As for the quests themselves, there is a variety to choose from. The most notable are gathering quests, delivery quests, monster-slaying quests, and monster capturing quests. Regardless of the quest type, the majority felt the same. Only the large monster quests felt slightly different. This was because of the different elements they possess and the style of their combat. The variety of maps also play a part in lessening the repetitiveness. Without the motivation of progressing through the ranks, Monster Hunter Rise might not have been a game that urged you to continuously play for long hours. It felt more enjoyable with breaks in between, especially since quests are the core component of the game.
Unlike before, your new owl friend is always sent out at the beginning of a quest. This furry flying critter highlights specific elements on the map to make completing them easier. You’ll always know the location of your hunting targets and materials have become a whole lot easier to obtain. Drop items have also become visible in the overworld to make collecting them easier on the eyes. It removes the troubles newbies may have had with the game while also making it a lot more convenient for longtime players.
One of the key tasks you’ll be assigned is preventing the rampages. Hordes of monsters will try to break through your defenses and it’s up to you to set up weapons and stand your ground. Similar to quests, rampages are ranked with stars in two sections: a low-rank division and a high-rank division. You’ll have to use your hunting installations and items wisely to defeat the threat that’s marching to your front door. It’s an interesting concept and something to divert your mind from the repetitive quests Monster Hunter Rise has to offer. These rampages have been an exhilarating experience where you must be on your toes to overcome the challenges it offers.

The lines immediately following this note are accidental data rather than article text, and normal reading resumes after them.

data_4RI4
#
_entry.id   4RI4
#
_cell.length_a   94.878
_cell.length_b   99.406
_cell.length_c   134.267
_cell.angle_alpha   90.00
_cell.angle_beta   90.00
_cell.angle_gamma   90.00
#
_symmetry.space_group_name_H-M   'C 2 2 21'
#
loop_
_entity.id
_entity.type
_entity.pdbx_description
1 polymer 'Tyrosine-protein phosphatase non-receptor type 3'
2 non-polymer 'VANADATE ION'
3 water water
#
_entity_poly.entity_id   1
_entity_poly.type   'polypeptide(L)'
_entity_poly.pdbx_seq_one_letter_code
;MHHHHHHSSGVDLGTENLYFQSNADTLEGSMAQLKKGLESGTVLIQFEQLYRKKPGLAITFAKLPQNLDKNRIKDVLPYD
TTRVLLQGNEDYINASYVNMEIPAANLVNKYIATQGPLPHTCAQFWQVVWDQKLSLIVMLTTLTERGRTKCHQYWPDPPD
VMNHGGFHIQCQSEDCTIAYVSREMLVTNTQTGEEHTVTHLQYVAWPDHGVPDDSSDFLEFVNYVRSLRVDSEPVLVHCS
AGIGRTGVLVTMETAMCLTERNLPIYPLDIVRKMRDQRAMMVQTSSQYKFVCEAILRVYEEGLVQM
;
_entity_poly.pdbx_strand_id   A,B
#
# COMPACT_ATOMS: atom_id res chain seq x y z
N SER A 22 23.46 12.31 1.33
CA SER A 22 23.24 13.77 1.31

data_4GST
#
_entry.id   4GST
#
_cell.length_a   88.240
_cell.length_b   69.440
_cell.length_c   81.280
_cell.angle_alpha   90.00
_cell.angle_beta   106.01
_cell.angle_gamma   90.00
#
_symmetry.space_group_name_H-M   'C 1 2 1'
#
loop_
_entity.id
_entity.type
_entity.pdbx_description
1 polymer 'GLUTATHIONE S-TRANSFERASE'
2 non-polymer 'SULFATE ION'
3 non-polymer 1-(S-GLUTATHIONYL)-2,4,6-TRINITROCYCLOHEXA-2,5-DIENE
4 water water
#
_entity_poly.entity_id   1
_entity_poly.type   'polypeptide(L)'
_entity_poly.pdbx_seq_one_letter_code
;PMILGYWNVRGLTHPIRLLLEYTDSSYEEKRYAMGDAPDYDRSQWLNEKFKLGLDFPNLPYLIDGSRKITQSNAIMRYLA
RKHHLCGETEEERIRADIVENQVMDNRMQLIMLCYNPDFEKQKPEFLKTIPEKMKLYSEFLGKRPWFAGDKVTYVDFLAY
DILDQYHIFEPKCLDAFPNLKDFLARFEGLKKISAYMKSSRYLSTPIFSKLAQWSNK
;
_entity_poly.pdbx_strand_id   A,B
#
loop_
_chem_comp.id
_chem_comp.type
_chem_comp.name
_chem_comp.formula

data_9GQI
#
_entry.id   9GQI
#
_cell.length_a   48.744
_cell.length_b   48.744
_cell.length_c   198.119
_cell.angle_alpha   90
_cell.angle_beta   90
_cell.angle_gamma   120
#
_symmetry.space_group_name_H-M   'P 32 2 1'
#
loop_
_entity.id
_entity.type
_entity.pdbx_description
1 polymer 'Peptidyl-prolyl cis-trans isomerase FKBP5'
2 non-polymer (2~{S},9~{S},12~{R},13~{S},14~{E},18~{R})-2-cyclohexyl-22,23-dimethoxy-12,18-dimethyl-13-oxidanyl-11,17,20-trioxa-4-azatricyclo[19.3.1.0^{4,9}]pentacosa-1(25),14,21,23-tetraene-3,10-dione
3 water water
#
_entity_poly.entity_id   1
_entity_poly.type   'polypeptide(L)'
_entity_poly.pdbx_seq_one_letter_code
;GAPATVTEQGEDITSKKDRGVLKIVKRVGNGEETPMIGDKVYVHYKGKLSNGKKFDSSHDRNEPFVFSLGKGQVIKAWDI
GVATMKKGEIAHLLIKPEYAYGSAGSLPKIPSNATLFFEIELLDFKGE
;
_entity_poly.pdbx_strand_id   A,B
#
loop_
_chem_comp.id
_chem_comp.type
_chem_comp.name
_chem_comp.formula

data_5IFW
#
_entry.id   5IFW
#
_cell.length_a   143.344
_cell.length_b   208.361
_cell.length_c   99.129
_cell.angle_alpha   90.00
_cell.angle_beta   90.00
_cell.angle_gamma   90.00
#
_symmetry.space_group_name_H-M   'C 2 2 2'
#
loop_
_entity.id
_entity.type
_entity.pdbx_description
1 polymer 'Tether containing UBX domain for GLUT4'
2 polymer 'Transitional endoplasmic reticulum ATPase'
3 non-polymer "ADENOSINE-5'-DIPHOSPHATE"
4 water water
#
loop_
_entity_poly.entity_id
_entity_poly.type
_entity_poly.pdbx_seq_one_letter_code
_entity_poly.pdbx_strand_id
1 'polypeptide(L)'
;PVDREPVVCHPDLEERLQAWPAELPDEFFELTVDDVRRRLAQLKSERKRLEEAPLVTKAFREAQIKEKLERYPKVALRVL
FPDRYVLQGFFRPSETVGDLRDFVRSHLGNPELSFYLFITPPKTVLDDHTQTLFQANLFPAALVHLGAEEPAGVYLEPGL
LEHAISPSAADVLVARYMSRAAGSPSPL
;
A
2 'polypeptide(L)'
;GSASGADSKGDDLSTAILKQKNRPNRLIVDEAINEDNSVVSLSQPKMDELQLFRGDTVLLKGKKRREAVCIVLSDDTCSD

There are many tools to help you man your fort during these rampages. Besides special equipment, manual and auto weaponry exist to make the experience more realistic. While manual weapons are self-explanatory, auto weapons are weaponry controlled by NPCs that you can set up. Your Stronghold Level, which resets at the end of a rampage, determines the weaponry you’re capable of setting up. It increases and unlocks new weaponry as you slay these uninvited guests and complete sub-assignments during a rampage. The different types of hunting installations are commendable and while you have the choice of using them manually, you can optionally head to the field and fight the way you know best—with your main hunting weapon. As for the special equipment, one-time-use items such as the Counter Gong are available; the Counter Gong, for example, significantly heightens the attack power of all players until the timer runs out.
Fishing isn’t an important activity in Monster Hunter Rise, yet it’s been fantastically implemented in the game. Catching the varying fish is a straightforward process with little to no complications, but it’s always felt good throwing a line and reeling a big one in. This is because of the detail that’s shown when performing the action. It doesn’t take long for one of these sea creatures to take the bait and seeing them reeled in is both satisfying and relaxing to watch.
Playing Monster Hunter Rise solo isn’t the only way to play the game. You’ll be able to play with up to 4 players either locally or online. Combat is smooth during single-player sessions, but that doesn’t change when other players meet up with you on a stable Internet connection. There has rarely been any lag when playing the game’s multiplayer portion for this review. Finding players to play with has also not been a troublesome task. There are always players waiting for a hunt the moment you open an online lobby, regardless of the quest you choose.